Mar 7, 2024

The Three Types of Jurors to Watch Out For

The Three Types of Jurors to Watch Out For - Trial court room with vacant chairs

Entering the court for the first time as a trial attorney can be intimidating. Jury bias – defined as a juror’s automatic preconceptions against a particular group of people – has influenced the courtroom for years, and continues to do so. Defense attorneys create strategies that allow them to use jury bias in their favor, and inadvertently, succeed in gaining a positive verdict.

The greatest chance of ensuring a fair trial is through jury selection. Jury selection occurs after the initial random selection when the judge and attorneys select jury members through a process of questioning. This is where you deal with jury bias first hand – before the trial has actually taken place.

In order to successfully select jury members for the trial, you have to be aware of the types of jurors you will encounter. Attorney Keith Mitnik, in his book Don’t Eat the Bruises, says that there are three types of jurors to watch out for. Here are those three:

1. The One with No Feelings Against Your Case

You will, presumably, first research all of the jurors (unless the jury pool is too vast), and pose questions that have some personal impact on each one. Keep the jurors whose responses reveal that their personal biases will not influence their verdict. The juror who doesn’t have any preconceived feelings related to your case is the best kind of juror there is. He or she is the perfect juror, who you can convince of your argument if you do your job as a trial lawyer correctly.

2. The One with Feelings Against Your Case

The juror who has strong feelings about your case is the one you need to watch out for; he or she has the power to negatively influence the outcome of the trial. This is the juror that will actively ask questions during the trial. Mitnik suggests you ask jurors who have strong feelings about the case to rate their feelings on a scale of 1-10. After they have given their responses, he suggests using not only the numbers themselves but the tone of their voices. A juror may be sarcastic, or even angry when answering. This could mean that they not only have feelings against your case but may also be prepared to voice their feelings.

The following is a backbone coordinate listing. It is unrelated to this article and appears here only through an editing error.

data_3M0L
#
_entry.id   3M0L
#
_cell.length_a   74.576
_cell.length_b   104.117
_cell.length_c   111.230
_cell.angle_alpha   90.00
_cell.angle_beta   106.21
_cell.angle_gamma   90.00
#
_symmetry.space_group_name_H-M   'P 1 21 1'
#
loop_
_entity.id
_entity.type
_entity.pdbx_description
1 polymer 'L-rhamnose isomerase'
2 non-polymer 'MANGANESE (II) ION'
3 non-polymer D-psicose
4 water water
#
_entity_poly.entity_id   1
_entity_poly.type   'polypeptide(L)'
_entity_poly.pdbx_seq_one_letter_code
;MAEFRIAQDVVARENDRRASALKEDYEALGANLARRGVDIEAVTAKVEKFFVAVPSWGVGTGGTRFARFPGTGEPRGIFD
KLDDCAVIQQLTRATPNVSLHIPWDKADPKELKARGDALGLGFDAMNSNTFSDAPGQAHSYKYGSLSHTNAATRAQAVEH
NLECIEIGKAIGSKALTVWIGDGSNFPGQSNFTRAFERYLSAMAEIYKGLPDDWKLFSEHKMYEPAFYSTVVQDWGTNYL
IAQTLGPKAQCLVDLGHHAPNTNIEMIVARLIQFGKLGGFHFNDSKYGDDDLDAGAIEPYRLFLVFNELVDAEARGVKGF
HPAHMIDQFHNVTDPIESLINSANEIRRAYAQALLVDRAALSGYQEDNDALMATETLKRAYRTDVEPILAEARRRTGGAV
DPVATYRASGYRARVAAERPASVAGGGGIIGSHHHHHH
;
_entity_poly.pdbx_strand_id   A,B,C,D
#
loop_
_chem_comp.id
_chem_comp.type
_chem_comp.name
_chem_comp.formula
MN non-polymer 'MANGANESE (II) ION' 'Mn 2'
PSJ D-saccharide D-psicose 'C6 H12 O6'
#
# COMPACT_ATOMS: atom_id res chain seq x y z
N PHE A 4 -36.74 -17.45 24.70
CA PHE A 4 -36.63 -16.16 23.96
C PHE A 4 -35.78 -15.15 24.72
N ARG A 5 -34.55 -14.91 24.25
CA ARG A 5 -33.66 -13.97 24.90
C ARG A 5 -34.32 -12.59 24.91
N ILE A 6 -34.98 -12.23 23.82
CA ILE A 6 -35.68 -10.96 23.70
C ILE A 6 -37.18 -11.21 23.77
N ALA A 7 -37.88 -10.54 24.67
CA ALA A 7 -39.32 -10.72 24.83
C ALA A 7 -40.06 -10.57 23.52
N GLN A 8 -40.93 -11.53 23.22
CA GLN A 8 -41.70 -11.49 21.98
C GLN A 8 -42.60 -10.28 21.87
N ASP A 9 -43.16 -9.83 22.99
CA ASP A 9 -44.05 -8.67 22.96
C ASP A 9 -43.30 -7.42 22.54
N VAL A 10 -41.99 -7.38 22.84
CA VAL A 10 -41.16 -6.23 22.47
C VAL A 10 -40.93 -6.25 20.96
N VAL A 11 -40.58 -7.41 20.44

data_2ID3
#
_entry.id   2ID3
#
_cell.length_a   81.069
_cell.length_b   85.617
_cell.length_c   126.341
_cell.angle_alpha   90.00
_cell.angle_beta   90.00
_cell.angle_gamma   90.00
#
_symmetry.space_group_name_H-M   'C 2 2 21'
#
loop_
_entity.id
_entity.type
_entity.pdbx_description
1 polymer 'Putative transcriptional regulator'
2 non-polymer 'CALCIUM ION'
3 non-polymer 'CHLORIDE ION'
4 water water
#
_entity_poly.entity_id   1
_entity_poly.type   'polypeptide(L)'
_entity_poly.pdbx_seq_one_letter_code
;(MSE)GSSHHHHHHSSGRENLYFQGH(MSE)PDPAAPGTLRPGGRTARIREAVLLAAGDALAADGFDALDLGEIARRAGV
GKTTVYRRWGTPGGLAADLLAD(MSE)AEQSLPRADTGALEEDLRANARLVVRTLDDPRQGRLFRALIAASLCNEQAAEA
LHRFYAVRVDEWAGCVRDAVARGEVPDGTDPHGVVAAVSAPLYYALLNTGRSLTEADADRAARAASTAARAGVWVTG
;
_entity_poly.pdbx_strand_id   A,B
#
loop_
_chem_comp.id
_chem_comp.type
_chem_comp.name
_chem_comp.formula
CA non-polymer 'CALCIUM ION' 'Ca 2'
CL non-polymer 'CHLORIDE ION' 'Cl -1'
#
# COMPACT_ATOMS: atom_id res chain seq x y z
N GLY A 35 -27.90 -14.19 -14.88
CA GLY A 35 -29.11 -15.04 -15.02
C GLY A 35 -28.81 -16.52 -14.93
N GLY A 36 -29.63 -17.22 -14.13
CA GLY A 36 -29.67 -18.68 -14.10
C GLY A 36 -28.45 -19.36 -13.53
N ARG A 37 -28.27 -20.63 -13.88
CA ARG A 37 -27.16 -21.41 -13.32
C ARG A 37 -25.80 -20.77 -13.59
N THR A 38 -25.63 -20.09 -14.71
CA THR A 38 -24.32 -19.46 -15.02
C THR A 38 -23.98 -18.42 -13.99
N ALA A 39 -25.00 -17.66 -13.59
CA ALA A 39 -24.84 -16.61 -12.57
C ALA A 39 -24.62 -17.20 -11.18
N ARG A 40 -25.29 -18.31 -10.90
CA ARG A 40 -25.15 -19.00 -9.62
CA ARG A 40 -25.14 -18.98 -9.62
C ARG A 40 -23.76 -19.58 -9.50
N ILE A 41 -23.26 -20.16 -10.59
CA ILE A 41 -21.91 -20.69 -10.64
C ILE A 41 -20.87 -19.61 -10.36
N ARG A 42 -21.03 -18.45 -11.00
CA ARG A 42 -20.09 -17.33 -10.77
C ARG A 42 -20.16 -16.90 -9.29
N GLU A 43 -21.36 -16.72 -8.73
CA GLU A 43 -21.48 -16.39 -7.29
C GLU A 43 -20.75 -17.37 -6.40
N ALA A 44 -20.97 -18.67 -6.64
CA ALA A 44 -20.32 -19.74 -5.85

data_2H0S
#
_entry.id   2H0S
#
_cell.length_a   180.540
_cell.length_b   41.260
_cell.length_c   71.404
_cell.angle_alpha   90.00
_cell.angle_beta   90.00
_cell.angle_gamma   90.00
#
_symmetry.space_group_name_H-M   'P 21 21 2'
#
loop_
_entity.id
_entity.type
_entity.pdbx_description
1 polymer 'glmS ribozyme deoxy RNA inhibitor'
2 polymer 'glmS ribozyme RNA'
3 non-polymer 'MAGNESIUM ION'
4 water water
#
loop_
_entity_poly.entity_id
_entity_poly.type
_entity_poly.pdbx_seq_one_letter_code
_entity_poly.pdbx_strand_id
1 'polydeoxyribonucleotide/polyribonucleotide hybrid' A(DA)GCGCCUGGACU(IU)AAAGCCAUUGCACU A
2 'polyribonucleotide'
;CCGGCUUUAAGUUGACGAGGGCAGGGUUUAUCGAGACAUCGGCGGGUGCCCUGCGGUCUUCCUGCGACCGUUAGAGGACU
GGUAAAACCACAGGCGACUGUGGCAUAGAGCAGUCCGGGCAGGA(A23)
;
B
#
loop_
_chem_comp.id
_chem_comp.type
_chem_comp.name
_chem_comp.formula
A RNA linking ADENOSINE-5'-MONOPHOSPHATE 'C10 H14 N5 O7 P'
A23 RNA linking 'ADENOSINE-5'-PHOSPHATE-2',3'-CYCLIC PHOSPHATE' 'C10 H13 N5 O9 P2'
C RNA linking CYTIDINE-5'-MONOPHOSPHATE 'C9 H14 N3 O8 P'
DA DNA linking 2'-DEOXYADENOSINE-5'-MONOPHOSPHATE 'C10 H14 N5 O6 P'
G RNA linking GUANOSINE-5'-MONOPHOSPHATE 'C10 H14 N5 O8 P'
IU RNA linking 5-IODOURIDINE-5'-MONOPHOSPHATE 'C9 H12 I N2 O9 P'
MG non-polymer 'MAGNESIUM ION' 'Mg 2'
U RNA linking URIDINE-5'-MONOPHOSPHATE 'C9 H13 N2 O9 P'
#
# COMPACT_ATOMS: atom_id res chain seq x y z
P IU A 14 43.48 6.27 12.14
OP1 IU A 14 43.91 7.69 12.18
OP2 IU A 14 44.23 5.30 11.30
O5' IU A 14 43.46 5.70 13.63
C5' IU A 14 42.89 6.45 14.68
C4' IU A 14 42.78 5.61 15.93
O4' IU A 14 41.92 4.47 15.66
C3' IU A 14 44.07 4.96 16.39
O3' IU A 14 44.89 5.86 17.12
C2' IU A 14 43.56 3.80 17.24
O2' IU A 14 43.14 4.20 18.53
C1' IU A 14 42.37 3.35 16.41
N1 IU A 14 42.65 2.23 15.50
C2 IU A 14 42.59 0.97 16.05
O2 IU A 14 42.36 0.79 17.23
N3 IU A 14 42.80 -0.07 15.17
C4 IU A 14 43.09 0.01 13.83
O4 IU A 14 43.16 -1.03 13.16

Attorneys are given a few chances to eliminate jurors in the selection. If you’re in a jurisdiction in which the juror is required to state that he or she cannot be “fair,” pay close attention to what questions you ask the juror. Mitnik states that phrasing the question in a way that makes it seem as if telling the truth is the “honorable thing to do” may make jurors admit their biases. For example, Mitnik suggests using phrases such as “in all fairness” or “in all honesty” when phrasing questions to draw focus to the ethics.

3. The One Who Isn’t Sure

The juror who isn’t sure whether he or she has strong feelings against your case needs to be paid as much attention as the one who does. This is because the unsure juror can be the deciding factor in the way the trial plays out. In this case, you may need to probe the juror in your initial questioning until he or she gives you a proper stance on the case.

Similar to the way you’d handle the juror with strong feelings, you must always pose questions that use the least resistance and hostility and make approaching a stance seem like the honorable thing to do. For example, Mitnik suggests emphasizing the honor system – in which admitting the effect of personal bias is the right thing to do as a juror called in for duty. If the juror is unable to reach a specific stance, use your judgment in allowing or eliminating them from the final jury. Remember – you cannot eliminate everyone who is against, or may be against your case. Use your finite number of exclusions wisely.

Identifying jurors who may act in your favor, or act against you, is crucial before a case as it can greatly influence the outcome. Think of William Roger Clemens, who was tried, and acquitted by the jury, for using performance enhancing drugs. Think of Dr. Jack Kevorkian, a “mercy doctor” who got acquitted in court even though he admitted to euthanizing patients who expressed their desire to die. Jurors can make-or-break your case- make sure to choose them wisely.  For important information about trial law, and to read more of Mitnik’s advice gleaned from a successful career as a trial attorney, you can find his book here.